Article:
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Brand Management

The Dichotomy Of Brand


The Dichotomy Of Brand

What is a brand? This is a question I’ve discussed many times with many people, and have had a myriad of responses consisting of various [interesting] definitions and theories. However, if I strip all of the responses back to basics, there are fundamentally two types:

  • the brand is the appearance, eg logo and visual identity
  • the brand is the feeling or the meaning, eg the values and purpose

So which of these is right? Well, they both are, and there is an issue here which is at the core of what I term ‘The dichotomy of brand’.

Brands are not a new phenomenon, they have been a part of industrial production since the mid to late nineteenth century. From its inception brand has been used to identify and differentiate, but increasingly brand managers strive to give them ‘human’ attributes such as ‘values’ and ‘feelings’ in order to create, define and evolve relationships. As such, brands have now become complex symbols representing ‘ideas and attributes’.

Much of brand management literature persists in considering brands as internal, proprietary resources, and many companies still consider the brand to be their intellectual property. However, consumer research literature increasingly emphasizes the importance of the productive role of consumers in the creation of brand value and the brand as ‘shared cultural property’. Rather than objects of exchange brands can be viewed as the ‘sum total of relationships among stakeholders’; dynamic objects in movement that continually develop through time from the relations of multiple agents.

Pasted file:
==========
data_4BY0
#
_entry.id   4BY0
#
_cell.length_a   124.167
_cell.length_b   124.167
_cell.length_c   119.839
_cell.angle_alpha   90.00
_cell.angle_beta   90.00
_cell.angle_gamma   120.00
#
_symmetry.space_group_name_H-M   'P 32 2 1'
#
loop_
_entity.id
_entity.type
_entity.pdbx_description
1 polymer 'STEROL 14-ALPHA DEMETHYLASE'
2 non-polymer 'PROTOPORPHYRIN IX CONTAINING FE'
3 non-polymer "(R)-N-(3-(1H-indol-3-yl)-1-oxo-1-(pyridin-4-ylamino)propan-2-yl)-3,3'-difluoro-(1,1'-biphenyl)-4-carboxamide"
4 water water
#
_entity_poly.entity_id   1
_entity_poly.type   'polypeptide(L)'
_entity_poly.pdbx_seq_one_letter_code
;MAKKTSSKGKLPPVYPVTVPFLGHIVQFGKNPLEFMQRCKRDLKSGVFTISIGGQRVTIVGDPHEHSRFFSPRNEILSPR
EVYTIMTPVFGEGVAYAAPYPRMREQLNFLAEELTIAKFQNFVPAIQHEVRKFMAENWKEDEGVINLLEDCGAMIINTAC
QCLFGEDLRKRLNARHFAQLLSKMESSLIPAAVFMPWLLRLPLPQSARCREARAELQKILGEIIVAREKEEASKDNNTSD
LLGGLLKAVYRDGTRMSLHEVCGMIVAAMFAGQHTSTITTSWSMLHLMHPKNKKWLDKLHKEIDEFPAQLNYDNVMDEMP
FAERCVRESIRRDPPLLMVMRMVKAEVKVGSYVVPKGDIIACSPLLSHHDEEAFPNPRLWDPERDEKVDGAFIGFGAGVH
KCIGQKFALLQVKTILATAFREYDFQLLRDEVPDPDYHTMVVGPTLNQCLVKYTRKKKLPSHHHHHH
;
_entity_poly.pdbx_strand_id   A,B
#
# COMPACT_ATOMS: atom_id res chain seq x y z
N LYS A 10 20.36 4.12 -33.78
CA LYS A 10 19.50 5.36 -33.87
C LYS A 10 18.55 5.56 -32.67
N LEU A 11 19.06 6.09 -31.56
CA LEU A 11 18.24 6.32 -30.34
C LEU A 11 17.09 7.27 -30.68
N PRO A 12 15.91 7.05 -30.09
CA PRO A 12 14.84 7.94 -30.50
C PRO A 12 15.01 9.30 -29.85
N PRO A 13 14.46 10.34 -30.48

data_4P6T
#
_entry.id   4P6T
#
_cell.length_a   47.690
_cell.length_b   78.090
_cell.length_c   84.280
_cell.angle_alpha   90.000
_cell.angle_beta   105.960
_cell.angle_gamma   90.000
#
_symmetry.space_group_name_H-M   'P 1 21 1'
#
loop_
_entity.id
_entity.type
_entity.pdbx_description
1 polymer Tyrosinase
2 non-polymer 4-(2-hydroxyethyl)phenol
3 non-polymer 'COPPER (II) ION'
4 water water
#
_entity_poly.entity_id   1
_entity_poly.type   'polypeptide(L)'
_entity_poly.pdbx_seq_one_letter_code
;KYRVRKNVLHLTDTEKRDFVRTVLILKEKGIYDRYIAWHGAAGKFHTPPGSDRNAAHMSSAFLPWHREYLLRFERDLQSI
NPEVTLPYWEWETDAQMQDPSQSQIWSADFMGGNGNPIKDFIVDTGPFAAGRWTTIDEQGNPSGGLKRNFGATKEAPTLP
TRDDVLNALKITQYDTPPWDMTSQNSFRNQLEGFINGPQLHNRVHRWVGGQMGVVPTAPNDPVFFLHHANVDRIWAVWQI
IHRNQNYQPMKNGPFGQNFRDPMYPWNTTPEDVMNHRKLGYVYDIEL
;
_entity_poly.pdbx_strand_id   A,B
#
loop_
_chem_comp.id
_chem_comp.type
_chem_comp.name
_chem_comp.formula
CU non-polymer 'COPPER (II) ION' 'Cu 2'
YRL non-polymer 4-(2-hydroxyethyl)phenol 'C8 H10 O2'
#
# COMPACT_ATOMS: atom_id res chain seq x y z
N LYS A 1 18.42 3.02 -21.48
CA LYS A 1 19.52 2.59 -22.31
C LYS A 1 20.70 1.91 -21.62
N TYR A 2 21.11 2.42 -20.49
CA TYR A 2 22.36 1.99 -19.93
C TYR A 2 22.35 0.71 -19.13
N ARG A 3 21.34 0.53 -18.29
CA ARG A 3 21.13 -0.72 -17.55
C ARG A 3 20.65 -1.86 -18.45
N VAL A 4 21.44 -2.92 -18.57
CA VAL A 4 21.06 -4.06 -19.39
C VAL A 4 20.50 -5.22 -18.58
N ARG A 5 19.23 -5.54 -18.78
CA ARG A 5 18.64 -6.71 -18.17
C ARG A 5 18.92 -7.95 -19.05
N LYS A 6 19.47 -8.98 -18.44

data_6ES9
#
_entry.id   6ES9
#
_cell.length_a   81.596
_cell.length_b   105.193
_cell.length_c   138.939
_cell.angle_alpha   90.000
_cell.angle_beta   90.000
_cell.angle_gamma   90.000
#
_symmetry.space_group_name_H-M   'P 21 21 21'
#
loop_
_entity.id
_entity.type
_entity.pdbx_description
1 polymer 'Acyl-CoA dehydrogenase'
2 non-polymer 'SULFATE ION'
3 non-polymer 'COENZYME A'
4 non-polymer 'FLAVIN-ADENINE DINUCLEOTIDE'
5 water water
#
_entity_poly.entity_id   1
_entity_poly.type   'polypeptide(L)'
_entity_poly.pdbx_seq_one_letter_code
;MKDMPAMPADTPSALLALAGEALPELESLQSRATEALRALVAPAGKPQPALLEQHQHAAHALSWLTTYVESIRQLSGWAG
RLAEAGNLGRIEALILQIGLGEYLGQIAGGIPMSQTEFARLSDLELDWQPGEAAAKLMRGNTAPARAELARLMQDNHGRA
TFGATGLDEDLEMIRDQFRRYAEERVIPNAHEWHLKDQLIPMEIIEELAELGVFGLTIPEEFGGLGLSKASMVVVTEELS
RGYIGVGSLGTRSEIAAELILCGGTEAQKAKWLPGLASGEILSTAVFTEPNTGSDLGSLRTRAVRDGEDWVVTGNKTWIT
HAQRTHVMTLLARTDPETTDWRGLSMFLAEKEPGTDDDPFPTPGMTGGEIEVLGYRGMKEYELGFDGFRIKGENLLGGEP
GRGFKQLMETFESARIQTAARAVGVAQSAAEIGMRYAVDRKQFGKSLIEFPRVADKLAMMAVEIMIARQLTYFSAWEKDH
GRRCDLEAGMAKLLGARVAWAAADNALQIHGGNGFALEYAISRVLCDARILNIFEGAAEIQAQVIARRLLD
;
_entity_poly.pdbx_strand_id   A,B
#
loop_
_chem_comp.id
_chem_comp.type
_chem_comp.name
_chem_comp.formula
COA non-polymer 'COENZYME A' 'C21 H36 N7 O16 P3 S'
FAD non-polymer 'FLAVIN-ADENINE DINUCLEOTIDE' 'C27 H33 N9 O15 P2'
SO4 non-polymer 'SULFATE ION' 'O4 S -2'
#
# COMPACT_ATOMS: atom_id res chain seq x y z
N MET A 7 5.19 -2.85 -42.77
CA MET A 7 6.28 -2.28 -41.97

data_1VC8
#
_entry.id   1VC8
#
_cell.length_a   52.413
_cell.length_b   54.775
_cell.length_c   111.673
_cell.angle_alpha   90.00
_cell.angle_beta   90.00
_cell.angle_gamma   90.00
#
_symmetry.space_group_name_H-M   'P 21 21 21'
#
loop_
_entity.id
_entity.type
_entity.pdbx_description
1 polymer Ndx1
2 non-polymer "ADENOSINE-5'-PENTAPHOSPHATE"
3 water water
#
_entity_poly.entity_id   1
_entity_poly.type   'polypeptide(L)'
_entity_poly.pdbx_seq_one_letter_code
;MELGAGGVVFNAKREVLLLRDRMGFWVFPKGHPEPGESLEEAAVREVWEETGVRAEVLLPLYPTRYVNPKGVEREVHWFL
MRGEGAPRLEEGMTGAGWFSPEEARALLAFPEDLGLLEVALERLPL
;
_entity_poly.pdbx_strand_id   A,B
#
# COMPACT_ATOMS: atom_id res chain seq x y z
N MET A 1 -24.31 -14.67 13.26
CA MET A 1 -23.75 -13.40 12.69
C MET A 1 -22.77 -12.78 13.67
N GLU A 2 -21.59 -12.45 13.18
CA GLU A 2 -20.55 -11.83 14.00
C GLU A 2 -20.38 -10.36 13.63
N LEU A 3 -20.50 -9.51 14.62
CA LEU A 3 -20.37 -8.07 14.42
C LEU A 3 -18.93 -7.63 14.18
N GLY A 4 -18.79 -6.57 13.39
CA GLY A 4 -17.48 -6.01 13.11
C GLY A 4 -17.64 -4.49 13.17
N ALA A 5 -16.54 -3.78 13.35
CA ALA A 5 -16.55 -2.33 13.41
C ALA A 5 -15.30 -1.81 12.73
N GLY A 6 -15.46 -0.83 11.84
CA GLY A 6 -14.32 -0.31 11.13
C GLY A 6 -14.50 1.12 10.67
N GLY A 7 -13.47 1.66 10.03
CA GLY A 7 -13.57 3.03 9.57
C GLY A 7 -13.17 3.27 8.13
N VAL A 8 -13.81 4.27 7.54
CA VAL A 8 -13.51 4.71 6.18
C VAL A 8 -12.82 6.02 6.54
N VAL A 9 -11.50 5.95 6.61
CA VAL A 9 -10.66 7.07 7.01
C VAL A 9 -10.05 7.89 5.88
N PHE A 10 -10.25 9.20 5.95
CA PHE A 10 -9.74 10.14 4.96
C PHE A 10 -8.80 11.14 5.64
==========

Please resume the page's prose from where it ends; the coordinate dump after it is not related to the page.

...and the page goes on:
In other words, it is the contradictory nature of a brand that means it is simultaneously the ‘things’ which help to shape its identity and enable it to be identified, and the ‘concepts’ which help to shape the attributes from which people derive meaning.

The ‘things’ give the brand presence, and as such will be finished entities. The ‘concepts’ give the brand meaning, and as such will change according to their current context and to each individual. 

Things                         Concepts

Appearance                    Purpose

Language                        History

Product / Service             Value

Symbols                          Character